## Easy way to remember sin, cos and tan values

One of my tutees showed me an easy way to remember sin and cos values for the “common” angles, and once you’ve got those you’ve also got tan, cosec, sec and cot.

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Associate Professor in Space Environment at the University of Birmingham, creating the next generation space weather forecast models. Included on Forbes 30 Under 30 list.

# Category: Mathematics

Mathematics## Easy way to remember sin, cos and tan values

Mathematics## Correlation between Astronaut name and Apollo mission

Mathematics## Math(s) can be confusing…

IDL, Mathematics## Standard Deviation in IDL

Mathematics, Misc## Standard Deviation of Noise in TV Viewing Figures

IDL, Mathematics, Misc## Graphical Analysis of Grey’s Anatomy Viewing Figures

Mathematics, Science## Velocity Required for Loop the Loop

Mathematics## Largest Known Prime Number

Mathematics, Science## It’s Snowing Outside!

Mathematics## The Crawshaw Method (for Quadratics)

One of my tutees showed me an easy way to remember sin and cos values for the “common” angles, and once you’ve got those you’ve also got tan, cosec, sec and cot.

Perhaps we’ve finally worked out Deke Slayton’s method for choosing the Apollo crews, basing it on alphabetical order…

I meet a man walking down the street, who I know has two children. He introduces me to his son, what is the probability that his other child is a girl?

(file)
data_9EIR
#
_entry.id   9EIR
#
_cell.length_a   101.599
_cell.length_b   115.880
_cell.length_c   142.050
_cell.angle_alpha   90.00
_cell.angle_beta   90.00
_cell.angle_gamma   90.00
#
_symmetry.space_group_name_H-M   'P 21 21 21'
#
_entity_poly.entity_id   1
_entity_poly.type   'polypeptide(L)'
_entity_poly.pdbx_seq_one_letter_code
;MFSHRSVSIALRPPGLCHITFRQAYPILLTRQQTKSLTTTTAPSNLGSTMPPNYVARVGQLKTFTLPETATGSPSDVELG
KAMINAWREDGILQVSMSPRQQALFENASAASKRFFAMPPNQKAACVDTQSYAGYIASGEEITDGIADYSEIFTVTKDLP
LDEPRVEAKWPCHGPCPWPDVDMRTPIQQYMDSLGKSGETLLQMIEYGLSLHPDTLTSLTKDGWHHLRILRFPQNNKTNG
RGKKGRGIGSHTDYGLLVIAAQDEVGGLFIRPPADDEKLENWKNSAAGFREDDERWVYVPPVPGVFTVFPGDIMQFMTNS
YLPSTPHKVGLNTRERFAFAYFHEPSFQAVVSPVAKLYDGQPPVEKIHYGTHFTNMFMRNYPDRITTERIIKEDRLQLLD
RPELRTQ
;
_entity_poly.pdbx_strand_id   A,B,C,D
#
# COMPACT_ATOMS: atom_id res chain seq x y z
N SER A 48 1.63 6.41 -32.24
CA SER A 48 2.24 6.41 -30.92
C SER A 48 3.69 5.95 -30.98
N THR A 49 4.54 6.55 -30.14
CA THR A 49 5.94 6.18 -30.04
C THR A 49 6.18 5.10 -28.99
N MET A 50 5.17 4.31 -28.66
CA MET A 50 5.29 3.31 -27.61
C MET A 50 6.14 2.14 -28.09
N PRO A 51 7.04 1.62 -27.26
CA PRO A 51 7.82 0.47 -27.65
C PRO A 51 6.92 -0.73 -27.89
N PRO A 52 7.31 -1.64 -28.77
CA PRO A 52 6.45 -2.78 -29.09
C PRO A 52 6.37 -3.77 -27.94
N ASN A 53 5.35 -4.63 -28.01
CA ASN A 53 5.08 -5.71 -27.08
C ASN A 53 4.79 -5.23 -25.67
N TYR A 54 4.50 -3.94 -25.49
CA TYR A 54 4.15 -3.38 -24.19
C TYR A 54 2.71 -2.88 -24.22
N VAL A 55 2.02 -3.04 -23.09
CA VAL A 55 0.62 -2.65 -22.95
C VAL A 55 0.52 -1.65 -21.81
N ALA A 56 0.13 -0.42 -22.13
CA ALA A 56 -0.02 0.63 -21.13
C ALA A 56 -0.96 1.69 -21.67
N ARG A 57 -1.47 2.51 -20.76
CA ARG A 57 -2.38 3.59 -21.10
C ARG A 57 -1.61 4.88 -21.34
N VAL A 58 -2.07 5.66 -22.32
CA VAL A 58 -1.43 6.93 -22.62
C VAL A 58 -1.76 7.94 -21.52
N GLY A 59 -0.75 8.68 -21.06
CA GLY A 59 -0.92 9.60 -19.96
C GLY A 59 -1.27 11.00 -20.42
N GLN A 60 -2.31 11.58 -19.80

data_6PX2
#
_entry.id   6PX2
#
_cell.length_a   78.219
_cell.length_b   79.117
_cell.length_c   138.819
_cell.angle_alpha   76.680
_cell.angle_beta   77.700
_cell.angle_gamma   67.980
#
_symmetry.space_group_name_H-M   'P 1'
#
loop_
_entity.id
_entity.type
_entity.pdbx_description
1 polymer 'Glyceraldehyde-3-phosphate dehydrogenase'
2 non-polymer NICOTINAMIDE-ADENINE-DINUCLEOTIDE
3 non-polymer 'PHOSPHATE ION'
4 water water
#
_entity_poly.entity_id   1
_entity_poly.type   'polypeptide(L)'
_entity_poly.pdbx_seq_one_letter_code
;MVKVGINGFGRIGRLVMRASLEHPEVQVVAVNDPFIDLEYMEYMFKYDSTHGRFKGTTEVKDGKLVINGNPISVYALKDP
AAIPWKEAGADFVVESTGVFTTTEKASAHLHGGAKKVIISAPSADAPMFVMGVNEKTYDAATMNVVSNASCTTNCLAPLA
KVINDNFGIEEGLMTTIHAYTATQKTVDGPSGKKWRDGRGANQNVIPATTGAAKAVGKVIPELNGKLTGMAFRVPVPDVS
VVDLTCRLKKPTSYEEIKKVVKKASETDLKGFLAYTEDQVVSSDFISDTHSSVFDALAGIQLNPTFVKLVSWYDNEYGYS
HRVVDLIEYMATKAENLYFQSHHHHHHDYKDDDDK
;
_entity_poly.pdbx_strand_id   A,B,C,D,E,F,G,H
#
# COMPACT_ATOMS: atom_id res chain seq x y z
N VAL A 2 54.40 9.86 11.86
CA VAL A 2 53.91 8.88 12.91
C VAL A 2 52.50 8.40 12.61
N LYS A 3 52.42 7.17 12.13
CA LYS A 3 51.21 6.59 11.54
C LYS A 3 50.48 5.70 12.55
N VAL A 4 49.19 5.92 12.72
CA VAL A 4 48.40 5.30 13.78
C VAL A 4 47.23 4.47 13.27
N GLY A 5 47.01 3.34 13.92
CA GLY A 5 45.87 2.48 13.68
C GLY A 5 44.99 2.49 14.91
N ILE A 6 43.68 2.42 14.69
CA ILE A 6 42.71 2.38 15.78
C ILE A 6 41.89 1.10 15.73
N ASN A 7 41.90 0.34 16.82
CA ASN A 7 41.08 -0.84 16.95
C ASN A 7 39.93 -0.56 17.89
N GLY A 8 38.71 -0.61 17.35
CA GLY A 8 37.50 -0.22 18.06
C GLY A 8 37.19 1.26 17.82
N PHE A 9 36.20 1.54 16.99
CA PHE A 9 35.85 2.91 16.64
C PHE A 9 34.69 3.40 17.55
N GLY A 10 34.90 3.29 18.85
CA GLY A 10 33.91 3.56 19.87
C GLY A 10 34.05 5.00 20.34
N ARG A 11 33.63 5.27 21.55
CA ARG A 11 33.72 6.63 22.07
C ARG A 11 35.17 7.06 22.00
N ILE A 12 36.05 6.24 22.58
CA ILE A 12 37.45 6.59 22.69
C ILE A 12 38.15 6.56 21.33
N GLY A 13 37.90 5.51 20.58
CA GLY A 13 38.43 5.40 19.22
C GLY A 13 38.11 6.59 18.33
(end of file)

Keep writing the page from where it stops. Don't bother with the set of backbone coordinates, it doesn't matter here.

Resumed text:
The built in IDL standard deviation function in IDL, STDDEV, uses the moment function which treats the standard deviation as a sample, rather than a population. A short programme can give us both options.

As discussed in my last post we found that ‘the standard deviation of the noise in viewers is about 20% of the range of viewers’ for Grey’s Anatomy. I wanted to see if a similar figure was true for other TV shows.

I recently started watching Grey’s Anatomy which I’ve been enjoying. However a friend of mine told me that the later episodes are not as good. So I thought I would have a look if the viewing figures reflected this.

Chris (@chris2306) got asked how fast you would need to be going to complete a loop the loop. This is what we got.

We have a new largest known prime number! So here is an obligatory post about prime numbers.

I’m sitting in my office, at home, watching the snow falling outside and it got me thinking….

Something all GCSE maths students (and above) need to know, and something that a large number of people use everyday, is how to factorize quadratic equations. However I’m amazed how few people know a decent (and easy) way of doing this!